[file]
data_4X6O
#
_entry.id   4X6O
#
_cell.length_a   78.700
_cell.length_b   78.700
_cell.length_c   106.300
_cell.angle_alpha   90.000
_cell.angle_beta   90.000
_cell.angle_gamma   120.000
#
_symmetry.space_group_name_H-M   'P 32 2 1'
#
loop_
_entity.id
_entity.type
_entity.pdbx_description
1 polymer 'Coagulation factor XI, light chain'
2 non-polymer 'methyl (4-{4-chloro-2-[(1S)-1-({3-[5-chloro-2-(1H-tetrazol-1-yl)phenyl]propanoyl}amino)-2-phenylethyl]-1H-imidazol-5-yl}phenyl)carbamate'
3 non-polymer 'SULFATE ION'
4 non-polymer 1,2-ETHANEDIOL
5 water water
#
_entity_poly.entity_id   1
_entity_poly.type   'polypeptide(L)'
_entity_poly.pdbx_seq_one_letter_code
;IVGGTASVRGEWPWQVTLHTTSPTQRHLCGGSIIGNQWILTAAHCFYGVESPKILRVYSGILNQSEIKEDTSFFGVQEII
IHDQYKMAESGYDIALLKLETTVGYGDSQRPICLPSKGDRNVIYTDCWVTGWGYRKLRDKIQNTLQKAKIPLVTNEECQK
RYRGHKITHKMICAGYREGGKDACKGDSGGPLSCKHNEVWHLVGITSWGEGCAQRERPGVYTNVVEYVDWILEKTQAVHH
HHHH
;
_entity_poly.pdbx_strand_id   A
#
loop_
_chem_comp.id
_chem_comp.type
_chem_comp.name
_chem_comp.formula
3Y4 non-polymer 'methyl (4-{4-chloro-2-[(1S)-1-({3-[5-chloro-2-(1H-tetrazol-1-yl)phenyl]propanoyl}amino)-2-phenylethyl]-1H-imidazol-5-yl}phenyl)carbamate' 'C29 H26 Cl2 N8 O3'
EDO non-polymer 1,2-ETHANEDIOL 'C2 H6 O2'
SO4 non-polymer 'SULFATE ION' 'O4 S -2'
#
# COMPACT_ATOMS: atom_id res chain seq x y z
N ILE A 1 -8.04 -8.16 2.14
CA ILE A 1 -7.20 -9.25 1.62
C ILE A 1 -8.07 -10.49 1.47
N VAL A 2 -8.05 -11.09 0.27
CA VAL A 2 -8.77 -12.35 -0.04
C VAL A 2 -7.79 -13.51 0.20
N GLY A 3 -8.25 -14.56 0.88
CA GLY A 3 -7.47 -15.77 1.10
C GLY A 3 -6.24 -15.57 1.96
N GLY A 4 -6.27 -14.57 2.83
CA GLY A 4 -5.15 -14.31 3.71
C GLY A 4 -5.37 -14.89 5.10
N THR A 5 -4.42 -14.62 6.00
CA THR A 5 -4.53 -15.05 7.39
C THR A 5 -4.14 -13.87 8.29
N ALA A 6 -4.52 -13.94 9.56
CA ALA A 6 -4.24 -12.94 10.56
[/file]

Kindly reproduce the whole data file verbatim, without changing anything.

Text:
data_4X6O
#
_entry.id   4X6O
#
_cell.length_a   78.700
_cell.length_b   78.700
_cell.length_c   106.300
_cell.angle_alpha   90.000
_cell.angle_beta   90.000
_cell.angle_gamma   120.000
#
_symmetry.space_group_name_H-M   'P 32 2 1'
#
loop_
_entity.id
_entity.type
_entity.pdbx_description
1 polymer 'Coagulation factor XI, light chain'
2 non-polymer 'methyl (4-{4-chloro-2-[(1S)-1-({3-[5-chloro-2-(1H-tetrazol-1-yl)phenyl]propanoyl}amino)-2-phenylethyl]-1H-imidazol-5-yl}phenyl)carbamate'
3 non-polymer 'SULFATE ION'
4 non-polymer 1,2-ETHANEDIOL
5 water water
#
_entity_poly.entity_id   1
_entity_poly.type   'polypeptide(L)'
_entity_poly.pdbx_seq_one_letter_code
;IVGGTASVRGEWPWQVTLHTTSPTQRHLCGGSIIGNQWILTAAHCFYGVESPKILRVYSGILNQSEIKEDTSFFGVQEII
IHDQYKMAESGYDIALLKLETTVGYGDSQRPICLPSKGDRNVIYTDCWVTGWGYRKLRDKIQNTLQKAKIPLVTNEECQK
RYRGHKITHKMICAGYREGGKDACKGDSGGPLSCKHNEVWHLVGITSWGEGCAQRERPGVYTNVVEYVDWILEKTQAVHH
HHHH
;
_entity_poly.pdbx_strand_id   A
#
loop_
_chem_comp.id
_chem_comp.type
_chem_comp.name
_chem_comp.formula
3Y4 non-polymer 'methyl (4-{4-chloro-2-[(1S)-1-({3-[5-chloro-2-(1H-tetrazol-1-yl)phenyl]propanoyl}amino)-2-phenylethyl]-1H-imidazol-5-yl}phenyl)carbamate' 'C29 H26 Cl2 N8 O3'
EDO non-polymer 1,2-ETHANEDIOL 'C2 H6 O2'
SO4 non-polymer 'SULFATE ION' 'O4 S -2'
#
# COMPACT_ATOMS: atom_id res chain seq x y z
N ILE A 1 -8.04 -8.16 2.14
CA ILE A 1 -7.20 -9.25 1.62
C ILE A 1 -8.07 -10.49 1.47
N VAL A 2 -8.05 -11.09 0.27
CA VAL A 2 -8.77 -12.35 -0.04
C VAL A 2 -7.79 -13.51 0.20
N GLY A 3 -8.25 -14.56 0.88
CA GLY A 3 -7.47 -15.77 1.10
C GLY A 3 -6.24 -15.57 1.96
N GLY A 4 -6.27 -14.57 2.83
CA GLY A 4 -5.15 -14.31 3.71
C GLY A 4 -5.37 -14.89 5.10
N THR A 5 -4.42 -14.62 6.00
CA THR A 5 -4.53 -15.05 7.39
C THR A 5 -4.14 -13.87 8.29
N ALA A 6 -4.52 -13.94 9.56
CA ALA A 6 -4.24 -12.94 10.56